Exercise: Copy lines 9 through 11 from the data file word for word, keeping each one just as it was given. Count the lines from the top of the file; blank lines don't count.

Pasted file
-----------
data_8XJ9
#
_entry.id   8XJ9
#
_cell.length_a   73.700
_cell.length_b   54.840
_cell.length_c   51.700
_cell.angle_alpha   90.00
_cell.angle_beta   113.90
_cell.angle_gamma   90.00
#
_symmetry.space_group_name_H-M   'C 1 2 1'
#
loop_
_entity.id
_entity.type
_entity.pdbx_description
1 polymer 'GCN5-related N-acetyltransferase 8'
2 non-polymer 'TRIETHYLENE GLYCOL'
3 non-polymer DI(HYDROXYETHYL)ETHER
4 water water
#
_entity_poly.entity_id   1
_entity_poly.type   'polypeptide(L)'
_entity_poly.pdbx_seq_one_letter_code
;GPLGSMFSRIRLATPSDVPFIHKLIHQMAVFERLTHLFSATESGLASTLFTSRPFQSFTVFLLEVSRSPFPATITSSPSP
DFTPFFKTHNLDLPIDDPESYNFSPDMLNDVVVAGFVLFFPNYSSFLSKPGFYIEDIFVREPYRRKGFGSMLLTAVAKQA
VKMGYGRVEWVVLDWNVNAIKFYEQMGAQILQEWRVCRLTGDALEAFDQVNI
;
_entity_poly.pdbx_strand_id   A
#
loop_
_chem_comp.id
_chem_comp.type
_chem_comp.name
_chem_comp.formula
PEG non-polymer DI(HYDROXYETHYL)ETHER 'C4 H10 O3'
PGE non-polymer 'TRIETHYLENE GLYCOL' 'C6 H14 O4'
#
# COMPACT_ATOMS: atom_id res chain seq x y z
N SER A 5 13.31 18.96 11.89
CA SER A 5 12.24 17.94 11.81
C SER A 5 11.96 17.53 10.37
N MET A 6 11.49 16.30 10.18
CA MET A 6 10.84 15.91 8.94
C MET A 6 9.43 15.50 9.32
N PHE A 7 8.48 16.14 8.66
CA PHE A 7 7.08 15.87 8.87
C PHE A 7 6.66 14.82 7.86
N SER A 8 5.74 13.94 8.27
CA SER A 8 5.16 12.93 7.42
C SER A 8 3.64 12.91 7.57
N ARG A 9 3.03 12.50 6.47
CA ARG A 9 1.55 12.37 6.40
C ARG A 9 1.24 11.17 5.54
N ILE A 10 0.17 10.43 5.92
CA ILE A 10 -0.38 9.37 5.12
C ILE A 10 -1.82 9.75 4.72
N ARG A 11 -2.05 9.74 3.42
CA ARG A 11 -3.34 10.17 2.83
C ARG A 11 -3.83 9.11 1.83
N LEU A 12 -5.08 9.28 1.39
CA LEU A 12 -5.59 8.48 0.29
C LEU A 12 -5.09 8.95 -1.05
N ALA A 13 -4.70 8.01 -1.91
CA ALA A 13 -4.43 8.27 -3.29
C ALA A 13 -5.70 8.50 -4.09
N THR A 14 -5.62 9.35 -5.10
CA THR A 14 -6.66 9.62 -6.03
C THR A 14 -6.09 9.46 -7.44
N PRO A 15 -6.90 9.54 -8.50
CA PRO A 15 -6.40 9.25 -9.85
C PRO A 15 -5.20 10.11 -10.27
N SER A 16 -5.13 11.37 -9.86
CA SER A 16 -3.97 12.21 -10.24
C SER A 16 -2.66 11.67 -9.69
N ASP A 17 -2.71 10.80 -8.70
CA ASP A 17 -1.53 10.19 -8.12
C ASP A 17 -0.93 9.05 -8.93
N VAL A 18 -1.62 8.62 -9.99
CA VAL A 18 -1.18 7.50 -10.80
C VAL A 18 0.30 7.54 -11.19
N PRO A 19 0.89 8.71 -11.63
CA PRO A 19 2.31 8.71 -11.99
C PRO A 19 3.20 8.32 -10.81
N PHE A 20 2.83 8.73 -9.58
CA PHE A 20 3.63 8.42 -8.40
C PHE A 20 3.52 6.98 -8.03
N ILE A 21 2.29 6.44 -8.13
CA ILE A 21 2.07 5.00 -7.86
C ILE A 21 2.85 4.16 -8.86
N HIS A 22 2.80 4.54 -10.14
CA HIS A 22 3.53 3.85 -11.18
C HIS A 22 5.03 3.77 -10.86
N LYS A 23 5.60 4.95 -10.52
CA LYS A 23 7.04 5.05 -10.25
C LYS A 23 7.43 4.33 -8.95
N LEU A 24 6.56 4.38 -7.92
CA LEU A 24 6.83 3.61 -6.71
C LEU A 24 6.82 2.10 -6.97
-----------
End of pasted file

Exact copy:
_cell.angle_beta   113.90
_cell.angle_gamma   90.00
#